"The council affirms the right to protest, freedom of expression, and the protesters' legitimate demands, but at the same time condemns the acts of vandalism that accompanied the protests," it said.
All military units were placed on high alert, the defense ministry said.
Security forces blocked several roads in Baghdad, including a bridge that leads to the fortified Green Zone, which houses government buildings and foreign embassies.
In an attempt to cool tempers, Abdul Mahdi on Tuesday promised jobs for graduates. He instructed the oil ministry and other government bodies to include a 50% quota for local workers in subsequent contracts with foreign companies.
Oil-producing Iraq has suffered hardships for decades, from rule by Saddam Hussein including years subject to U.N. sanctions, to the 2003 U.S. invasion and civil war it unleashed, and then the battle against Islamic State, which was declared won in 2017.
Corruption is widespread and basic services such as power and water are lacking.
The government said on Tuesday that 40 members of the security forces were hurt and at least 11 more were injured on Wednesday.
BANGKOK (Reuters) - The United States and South Korea said on Sunday they will postpone upcoming military drills in an effort to bolster a stalled peace push with North Korea, even as Washington denied the move amounted to another concession to Pyongyang.
The drills, known as the Combined Flying Training Event, would have simulated air combat scenarios and involved an undisclosed number of warplanes from both the United States and South Korea.
An opening ceremony will be held Monday on Hawaii island for a military exercise with China that will involve about 100 People's Liberation Army soldiers training alongside U.S. Army counterparts.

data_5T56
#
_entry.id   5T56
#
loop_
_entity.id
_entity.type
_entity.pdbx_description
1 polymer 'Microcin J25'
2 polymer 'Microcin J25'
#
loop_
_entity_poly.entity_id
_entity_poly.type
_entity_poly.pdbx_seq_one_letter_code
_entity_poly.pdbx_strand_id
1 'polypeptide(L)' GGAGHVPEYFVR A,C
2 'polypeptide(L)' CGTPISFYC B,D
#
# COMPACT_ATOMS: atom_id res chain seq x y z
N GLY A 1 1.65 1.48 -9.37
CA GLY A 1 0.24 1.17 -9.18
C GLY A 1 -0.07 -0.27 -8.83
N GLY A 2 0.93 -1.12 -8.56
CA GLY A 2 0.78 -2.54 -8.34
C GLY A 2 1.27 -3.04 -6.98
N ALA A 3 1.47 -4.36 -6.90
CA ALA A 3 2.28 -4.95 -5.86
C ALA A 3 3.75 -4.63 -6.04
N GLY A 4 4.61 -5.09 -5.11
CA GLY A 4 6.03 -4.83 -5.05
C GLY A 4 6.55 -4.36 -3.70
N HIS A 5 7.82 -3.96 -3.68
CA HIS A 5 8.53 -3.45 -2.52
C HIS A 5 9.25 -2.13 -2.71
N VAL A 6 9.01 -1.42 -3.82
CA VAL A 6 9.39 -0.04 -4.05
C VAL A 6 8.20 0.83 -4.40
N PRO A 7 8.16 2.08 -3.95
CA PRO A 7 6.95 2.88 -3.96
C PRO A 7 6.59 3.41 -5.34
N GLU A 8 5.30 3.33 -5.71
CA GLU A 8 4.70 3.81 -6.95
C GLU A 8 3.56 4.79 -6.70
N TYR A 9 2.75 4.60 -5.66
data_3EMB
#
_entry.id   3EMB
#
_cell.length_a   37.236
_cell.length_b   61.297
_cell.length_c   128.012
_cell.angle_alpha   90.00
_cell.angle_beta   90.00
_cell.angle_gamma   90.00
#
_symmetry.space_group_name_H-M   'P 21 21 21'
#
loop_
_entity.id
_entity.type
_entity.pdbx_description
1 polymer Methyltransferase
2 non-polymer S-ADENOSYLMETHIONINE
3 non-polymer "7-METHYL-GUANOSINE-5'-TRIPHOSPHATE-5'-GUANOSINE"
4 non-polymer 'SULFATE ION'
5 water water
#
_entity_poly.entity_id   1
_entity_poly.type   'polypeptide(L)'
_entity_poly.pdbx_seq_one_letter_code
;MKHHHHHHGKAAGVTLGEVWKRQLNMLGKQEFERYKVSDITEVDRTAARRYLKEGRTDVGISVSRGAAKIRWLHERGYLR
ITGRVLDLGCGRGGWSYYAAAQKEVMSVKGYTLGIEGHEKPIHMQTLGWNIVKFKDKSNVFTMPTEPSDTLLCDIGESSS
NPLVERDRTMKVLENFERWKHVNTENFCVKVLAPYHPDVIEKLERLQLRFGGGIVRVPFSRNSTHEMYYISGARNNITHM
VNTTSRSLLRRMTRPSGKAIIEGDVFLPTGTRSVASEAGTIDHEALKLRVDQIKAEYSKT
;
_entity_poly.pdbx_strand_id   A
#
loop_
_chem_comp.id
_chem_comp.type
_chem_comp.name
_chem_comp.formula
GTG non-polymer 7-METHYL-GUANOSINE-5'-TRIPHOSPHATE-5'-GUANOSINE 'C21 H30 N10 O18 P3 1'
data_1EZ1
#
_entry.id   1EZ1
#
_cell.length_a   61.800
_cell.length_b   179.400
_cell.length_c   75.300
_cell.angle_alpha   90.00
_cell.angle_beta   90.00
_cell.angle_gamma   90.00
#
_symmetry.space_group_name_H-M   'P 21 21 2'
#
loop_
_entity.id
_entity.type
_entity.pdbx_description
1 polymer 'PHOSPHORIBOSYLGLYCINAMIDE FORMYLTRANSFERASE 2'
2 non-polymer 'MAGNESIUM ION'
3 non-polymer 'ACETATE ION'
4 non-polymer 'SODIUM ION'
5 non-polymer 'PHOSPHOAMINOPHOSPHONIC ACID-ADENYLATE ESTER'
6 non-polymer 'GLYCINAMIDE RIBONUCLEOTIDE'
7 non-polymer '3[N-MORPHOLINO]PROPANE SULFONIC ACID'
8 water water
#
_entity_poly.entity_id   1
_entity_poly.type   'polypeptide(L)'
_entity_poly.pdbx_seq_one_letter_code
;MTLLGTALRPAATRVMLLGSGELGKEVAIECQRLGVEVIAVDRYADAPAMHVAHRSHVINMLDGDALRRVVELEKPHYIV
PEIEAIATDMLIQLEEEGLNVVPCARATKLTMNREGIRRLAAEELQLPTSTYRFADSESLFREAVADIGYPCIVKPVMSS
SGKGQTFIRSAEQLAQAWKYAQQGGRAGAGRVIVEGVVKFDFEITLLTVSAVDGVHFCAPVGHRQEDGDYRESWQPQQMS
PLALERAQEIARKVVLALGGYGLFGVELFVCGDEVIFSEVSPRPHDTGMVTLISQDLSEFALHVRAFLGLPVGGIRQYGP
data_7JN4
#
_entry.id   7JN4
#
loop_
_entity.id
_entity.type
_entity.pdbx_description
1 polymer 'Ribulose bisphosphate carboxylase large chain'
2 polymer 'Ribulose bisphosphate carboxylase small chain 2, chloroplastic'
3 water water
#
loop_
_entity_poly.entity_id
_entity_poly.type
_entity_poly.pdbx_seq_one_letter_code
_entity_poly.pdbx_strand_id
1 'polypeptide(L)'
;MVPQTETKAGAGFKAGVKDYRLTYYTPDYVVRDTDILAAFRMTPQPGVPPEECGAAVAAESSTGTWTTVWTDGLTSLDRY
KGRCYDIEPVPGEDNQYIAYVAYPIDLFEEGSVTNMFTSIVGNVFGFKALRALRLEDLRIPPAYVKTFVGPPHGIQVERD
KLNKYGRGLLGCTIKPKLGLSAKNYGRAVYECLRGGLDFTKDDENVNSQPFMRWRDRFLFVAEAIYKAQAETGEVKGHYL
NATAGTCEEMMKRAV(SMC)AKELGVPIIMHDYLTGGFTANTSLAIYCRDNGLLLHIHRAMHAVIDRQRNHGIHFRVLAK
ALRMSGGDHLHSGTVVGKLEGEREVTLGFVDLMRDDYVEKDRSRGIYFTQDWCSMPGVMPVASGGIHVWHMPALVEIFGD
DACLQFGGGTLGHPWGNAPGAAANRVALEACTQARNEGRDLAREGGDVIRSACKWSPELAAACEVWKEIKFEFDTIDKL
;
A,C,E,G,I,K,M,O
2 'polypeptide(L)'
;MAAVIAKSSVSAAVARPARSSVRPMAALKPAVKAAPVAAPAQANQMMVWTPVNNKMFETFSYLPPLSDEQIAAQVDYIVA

This comes after Adm. Phil Davidson, head of U.S. Indo-Pacific Command, spoke on Veterans Day at Punchbowl cemetery about the "rules-based international order" that followed U.S. victory in the Pacific in World War II, and China's attempts to usurp it.
Those American standards "are even more important today," Davidson said, "as malicious actors like the Communist Party of China seek to redefine the international order through corruption, malign cyber activities, intellectual property theft, restriction of individual liberties, military coercion and the direct attempts to override other nations' sovereignty."
WASHINGTON (Reuters) - U.S. President Donald Trump on Sunday told North Korean leader Kim Jong Un to "act quickly" to reach a deal with the United States, in a tweet weighing in on North Korea's criticism of his political rival former Vice President Joe Biden.
Trump, who has met Kim three times since 2018 over ending the North's missile and nuclear programs, addressed Kim directly, referring to the one-party state's ruler as "Mr. Chairman".
In his tweet, Trump told Kim, "You should act quickly, get the deal done," and hinted at a further meeting, signing off "See you soon!"
It is impossible to tune out news about the impeachment inquiry into President Donald Trump now that the hearings have become public. And this means that cable news networks and Congress are happier than pigs in manure: this story will dominate the news for the foreseeable future unless Angelina Jolie and Brad Pitt get back together.
But the wall-to-wall coverage of impeachment mania has also created a news desert. To those of you who would rather emigrate to North Korea than watch one more lawmaker grandstand for the cameras, I humbly offer you an oasis of news that has absolutely nothing to do with Washington intrigue.
MOSCOW (Reuters) - Russia will return three captured naval ships to Ukraine on Monday and is moving them to a handover location agreed with Kiev, Crimea's border guard service was cited as saying by Russian news agencies on Sunday.
A Reuters reporter in Crimea, which Russian annexed from Ukraine in 2014, earlier on Sunday saw coastguard boats pulling the three vessels through the Kerch Strait toward the Black Sea where they could potentially be handed over to Ukraine.